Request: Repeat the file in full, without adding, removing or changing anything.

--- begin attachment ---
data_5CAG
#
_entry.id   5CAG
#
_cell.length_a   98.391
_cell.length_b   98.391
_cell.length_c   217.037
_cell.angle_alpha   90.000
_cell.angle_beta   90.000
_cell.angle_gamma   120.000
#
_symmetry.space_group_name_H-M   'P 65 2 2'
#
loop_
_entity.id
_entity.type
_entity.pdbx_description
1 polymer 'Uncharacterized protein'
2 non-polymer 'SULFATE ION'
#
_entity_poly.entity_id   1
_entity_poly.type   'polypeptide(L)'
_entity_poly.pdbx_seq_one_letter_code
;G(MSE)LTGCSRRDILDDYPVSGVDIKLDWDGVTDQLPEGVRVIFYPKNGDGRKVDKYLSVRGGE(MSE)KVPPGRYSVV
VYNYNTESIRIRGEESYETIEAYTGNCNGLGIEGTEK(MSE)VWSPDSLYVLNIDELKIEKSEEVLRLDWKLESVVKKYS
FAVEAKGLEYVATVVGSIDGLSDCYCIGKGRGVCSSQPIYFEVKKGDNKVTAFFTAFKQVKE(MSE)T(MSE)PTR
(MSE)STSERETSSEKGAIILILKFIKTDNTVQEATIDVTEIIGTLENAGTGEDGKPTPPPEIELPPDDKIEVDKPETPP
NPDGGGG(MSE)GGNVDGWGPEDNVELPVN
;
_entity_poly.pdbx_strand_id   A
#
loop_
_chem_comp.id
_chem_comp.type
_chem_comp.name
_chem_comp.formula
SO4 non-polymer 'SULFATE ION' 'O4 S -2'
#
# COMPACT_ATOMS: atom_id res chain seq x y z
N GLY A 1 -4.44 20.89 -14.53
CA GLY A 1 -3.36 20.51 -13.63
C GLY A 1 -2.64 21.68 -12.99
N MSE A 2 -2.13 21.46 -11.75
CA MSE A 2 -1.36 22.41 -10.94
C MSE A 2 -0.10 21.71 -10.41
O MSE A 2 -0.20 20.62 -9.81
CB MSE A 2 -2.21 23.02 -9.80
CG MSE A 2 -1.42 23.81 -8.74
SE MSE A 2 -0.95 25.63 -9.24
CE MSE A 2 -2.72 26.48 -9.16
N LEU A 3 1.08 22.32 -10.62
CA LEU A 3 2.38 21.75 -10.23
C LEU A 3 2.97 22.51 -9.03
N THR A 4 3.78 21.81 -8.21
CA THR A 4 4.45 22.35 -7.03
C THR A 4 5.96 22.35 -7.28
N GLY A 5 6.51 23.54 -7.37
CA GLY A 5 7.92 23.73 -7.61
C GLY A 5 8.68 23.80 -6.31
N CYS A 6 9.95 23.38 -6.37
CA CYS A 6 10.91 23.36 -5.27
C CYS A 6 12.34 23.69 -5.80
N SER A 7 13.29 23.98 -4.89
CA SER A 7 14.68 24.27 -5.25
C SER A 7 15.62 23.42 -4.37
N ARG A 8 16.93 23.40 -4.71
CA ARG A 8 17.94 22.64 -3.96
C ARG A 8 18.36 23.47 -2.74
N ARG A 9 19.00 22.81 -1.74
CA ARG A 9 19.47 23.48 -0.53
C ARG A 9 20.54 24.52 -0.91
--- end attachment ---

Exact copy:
data_5CAG
#
_entry.id   5CAG
#
_cell.length_a   98.391
_cell.length_b   98.391
_cell.length_c   217.037
_cell.angle_alpha   90.000
_cell.angle_beta   90.000
_cell.angle_gamma   120.000
#
_symmetry.space_group_name_H-M   'P 65 2 2'
#
loop_
_entity.id
_entity.type
_entity.pdbx_description
1 polymer 'Uncharacterized protein'
2 non-polymer 'SULFATE ION'
#
_entity_poly.entity_id   1
_entity_poly.type   'polypeptide(L)'
_entity_poly.pdbx_seq_one_letter_code
;G(MSE)LTGCSRRDILDDYPVSGVDIKLDWDGVTDQLPEGVRVIFYPKNGDGRKVDKYLSVRGGE(MSE)KVPPGRYSVV
VYNYNTESIRIRGEESYETIEAYTGNCNGLGIEGTEK(MSE)VWSPDSLYVLNIDELKIEKSEEVLRLDWKLESVVKKYS
FAVEAKGLEYVATVVGSIDGLSDCYCIGKGRGVCSSQPIYFEVKKGDNKVTAFFTAFKQVKE(MSE)T(MSE)PTR
(MSE)STSERETSSEKGAIILILKFIKTDNTVQEATIDVTEIIGTLENAGTGEDGKPTPPPEIELPPDDKIEVDKPETPP
NPDGGGG(MSE)GGNVDGWGPEDNVELPVN
;
_entity_poly.pdbx_strand_id   A
#
loop_
_chem_comp.id
_chem_comp.type
_chem_comp.name
_chem_comp.formula
SO4 non-polymer 'SULFATE ION' 'O4 S -2'
#
# COMPACT_ATOMS: atom_id res chain seq x y z
N GLY A 1 -4.44 20.89 -14.53
CA GLY A 1 -3.36 20.51 -13.63
C GLY A 1 -2.64 21.68 -12.99
N MSE A 2 -2.13 21.46 -11.75
CA MSE A 2 -1.36 22.41 -10.94
C MSE A 2 -0.10 21.71 -10.41
O MSE A 2 -0.20 20.62 -9.81
CB MSE A 2 -2.21 23.02 -9.80
CG MSE A 2 -1.42 23.81 -8.74
SE MSE A 2 -0.95 25.63 -9.24
CE MSE A 2 -2.72 26.48 -9.16
N LEU A 3 1.08 22.32 -10.62
CA LEU A 3 2.38 21.75 -10.23
C LEU A 3 2.97 22.51 -9.03
N THR A 4 3.78 21.81 -8.21
CA THR A 4 4.45 22.35 -7.03
C THR A 4 5.96 22.35 -7.28
N GLY A 5 6.51 23.54 -7.37
CA GLY A 5 7.92 23.73 -7.61
C GLY A 5 8.68 23.80 -6.31
N CYS A 6 9.95 23.38 -6.37
CA CYS A 6 10.91 23.36 -5.27
C CYS A 6 12.34 23.69 -5.80
N SER A 7 13.29 23.98 -4.89
CA SER A 7 14.68 24.27 -5.25
C SER A 7 15.62 23.42 -4.37
N ARG A 8 16.93 23.40 -4.71
CA ARG A 8 17.94 22.64 -3.96
C ARG A 8 18.36 23.47 -2.74
N ARG A 9 19.00 22.81 -1.74
CA ARG A 9 19.47 23.48 -0.53
C ARG A 9 20.54 24.52 -0.91